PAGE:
Photo by Sarah Squires
Minnesota State Colleges and Universities Chancellor Steven Rosenbloom visited Winona last week, pictured above with Winona State University President Dr. Judith Ramaley.
With news of increasing student loan debt, high rates of unemployment and budget cuts across the board for government entities, public higher education in Minnesota is aimed at adapting to a new world, connecting education with emerging jobs and creating innovative ways to draw down costs, according to Minnesota State Colleges and Universities (MnSCU) Chancellor Steven Rosenstone.
Rosenstone visited Winona State University (WSU) and Minnesota State College - Southeast Technical last week, learning more about the recent $830,000 National Science Foundation nanotechnology grant for Southeast Tech, then exploring the WSU Composite Materials Technology Center.
Rosenstone said that both the nanotechnology grant plans and the composite technology center were great examples of higher education institutions reaching out and partnering with outside industries, with those partnerships aimed at connecting education with the workforce needs of the future.
MnSCU’s Chancellor, appointed earlier this year, sat down with the Winona Post during his visit, and discussed with candor the challenges faced by higher education today, as well as what to expect from the future.
On the street, Rosenstone said he hears many of the same things about higher education as the rest of us -- with young people, families and communities concerned about the affordability of higher education, access, quality and the job market that follows.
While tuition rates seem to be an ever-increasing cost for young people, Rosenstone said that in fact, if you look at “constant” dollars that account for inflation and other factors, the cost to students for an education from a MnSCU school has actually been declining. “We cost less now than we did a decade ago,” he said.
Who pays for that education has changed, he continued, adding that state higher education funding has been cut per student by 48 percent over the last decade. And as state budgets continue to face deficits, MnSCU is committed to finding the right pieces of the puzzle, said Rosenstone, working hard to find ways to reduce costs and create efficiencies without sacrificing quality in education.
MnSCU faculty and staff have had pay frozen for two years, and each college and university is looking carefully at curriculum and operations to find ways to create more efficiencies.
What will the future of higher education in Minnesota look like? Rosenstone said that some people say that we won’t need big college and university facilities in the future, and that all higher education can be done online. He said he doesn’t agree. While more things will be incorporated into online platforms, there are plenty of subjects that don’t work well in such an offsite formula, and lots of students who learn better through a classroom experience. Many of the creative processes, skills and subjects taught at colleges and universities depend on hands-on engagements for students working together.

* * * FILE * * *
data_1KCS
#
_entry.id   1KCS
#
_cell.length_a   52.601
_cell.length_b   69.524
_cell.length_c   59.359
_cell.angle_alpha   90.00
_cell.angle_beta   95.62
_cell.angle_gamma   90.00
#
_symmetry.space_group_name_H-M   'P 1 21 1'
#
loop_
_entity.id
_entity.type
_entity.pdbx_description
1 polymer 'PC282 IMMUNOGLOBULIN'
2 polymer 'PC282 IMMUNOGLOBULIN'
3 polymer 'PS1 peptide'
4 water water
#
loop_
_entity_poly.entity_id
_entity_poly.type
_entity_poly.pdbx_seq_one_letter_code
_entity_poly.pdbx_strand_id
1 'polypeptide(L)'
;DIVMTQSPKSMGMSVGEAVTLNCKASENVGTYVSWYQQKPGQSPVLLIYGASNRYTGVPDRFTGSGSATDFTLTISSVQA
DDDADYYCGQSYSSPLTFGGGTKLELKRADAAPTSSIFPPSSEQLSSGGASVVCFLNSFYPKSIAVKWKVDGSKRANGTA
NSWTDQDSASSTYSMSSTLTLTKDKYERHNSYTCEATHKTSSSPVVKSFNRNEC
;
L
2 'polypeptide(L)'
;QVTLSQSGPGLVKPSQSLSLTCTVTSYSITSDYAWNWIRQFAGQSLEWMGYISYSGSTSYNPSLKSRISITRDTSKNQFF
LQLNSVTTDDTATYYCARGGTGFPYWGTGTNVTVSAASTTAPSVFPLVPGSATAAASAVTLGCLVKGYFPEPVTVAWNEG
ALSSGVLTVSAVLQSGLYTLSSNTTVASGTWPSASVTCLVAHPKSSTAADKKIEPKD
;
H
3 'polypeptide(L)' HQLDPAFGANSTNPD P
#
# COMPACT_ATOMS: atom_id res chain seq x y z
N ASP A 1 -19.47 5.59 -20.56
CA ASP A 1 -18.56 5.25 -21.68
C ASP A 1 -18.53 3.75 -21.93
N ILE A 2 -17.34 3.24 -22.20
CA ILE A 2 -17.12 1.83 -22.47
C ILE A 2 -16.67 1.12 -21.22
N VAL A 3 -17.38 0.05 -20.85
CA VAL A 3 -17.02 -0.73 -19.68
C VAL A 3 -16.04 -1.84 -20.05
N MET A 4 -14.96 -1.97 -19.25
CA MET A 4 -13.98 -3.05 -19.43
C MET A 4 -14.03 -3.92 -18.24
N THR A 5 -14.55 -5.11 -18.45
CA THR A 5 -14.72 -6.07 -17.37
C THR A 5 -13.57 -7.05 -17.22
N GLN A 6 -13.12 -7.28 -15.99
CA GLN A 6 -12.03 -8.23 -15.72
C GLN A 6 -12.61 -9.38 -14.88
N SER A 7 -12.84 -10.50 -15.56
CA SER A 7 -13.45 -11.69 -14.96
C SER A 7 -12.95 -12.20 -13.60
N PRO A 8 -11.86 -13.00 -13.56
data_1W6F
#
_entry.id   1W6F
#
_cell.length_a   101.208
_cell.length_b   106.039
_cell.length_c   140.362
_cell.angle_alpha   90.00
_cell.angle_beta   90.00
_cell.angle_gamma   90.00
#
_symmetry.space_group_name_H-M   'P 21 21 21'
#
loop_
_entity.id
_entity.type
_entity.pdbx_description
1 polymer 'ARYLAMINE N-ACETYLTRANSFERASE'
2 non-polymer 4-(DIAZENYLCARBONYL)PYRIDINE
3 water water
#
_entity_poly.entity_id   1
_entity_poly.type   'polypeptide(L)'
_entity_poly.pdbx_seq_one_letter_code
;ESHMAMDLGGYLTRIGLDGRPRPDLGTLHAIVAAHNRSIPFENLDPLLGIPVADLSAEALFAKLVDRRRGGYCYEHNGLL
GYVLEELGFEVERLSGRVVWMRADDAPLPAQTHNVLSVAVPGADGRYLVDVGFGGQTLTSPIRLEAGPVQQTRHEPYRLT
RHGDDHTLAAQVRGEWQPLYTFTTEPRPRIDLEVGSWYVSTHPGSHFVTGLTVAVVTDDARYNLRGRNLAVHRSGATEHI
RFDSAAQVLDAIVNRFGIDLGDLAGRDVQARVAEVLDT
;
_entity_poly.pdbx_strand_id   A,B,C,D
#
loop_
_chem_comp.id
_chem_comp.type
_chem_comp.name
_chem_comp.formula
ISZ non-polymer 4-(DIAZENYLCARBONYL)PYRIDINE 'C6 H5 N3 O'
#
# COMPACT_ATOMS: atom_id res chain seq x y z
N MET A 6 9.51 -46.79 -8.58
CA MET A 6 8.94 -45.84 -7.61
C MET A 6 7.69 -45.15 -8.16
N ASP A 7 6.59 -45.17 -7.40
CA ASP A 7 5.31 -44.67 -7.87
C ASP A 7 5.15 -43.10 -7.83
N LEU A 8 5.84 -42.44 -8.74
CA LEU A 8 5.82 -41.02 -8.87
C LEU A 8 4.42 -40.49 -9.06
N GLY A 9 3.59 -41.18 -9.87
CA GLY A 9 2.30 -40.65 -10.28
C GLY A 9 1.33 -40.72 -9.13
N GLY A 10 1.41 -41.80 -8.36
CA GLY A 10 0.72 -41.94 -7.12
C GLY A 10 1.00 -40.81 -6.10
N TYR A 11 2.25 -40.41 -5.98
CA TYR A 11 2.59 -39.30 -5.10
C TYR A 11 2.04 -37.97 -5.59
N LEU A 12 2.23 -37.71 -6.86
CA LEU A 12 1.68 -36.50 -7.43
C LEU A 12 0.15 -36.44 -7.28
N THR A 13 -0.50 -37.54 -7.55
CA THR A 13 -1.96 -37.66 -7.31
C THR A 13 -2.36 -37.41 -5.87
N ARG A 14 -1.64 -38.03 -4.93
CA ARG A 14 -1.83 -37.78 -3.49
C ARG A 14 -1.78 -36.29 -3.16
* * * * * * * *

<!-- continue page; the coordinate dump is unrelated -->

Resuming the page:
MnSCU colleges and universities are also beginning to work more closely on what they offer, creating specialties in some areas and figuring out which institution will offer what. Not every college and university is going to be able to offer everything, said Rosenstone.
We’re also seeing a great responsiveness to workforce needs among higher education institutions, said Rosenstone, developing deep partnerships with employers and industries to help ensure that students are learning the skills that are needed in a more competitive job market.
We’re committed to offering the highest value, most cost effective education in the state, he said, adding that WSU is roughly 40 percent less expensive than the University of Minnesota is now, and about a quarter of the cost of private colleges. MnSCU is working toward further widening that gap, he said, while maintaining the quality in education offered.
Is college right for everybody? Rosenstone said the thought that students leaving high school don’t need to bother with continued education is nonsense. The fact is that 70 percent of jobs in Minnesota by 2018 will require some post secondary education, he said, adding that college is essential for young people who would like a career, a living wage and the life they’ve always dreamed of.
That needed education won’t all be four-year degrees, admitted Rosenstone. Many of those jobs will require the technical skills that can be learned through a certificate or associates program or apprenticeship at a technical school, too. But whatever a student’s career path, the firm majority will have to look beyond high school in order to realize it, said Rosenstone.
“It might be technical degrees that are needed, too, but they’ve all got to go to college, otherwise they’re locked out of jobs in the future,” he said.
The partnerships being created in Winona between colleges and universities and private businesses are an example of what will carry higher education in Minnesota into the future. They’re the kinds of relationships that promise young people jobs at the end of their studies, partnerships that help keep colleges and universities nimble and relevant in a world of changing workforce demands, said Rosenstone. “It’s spectacular.”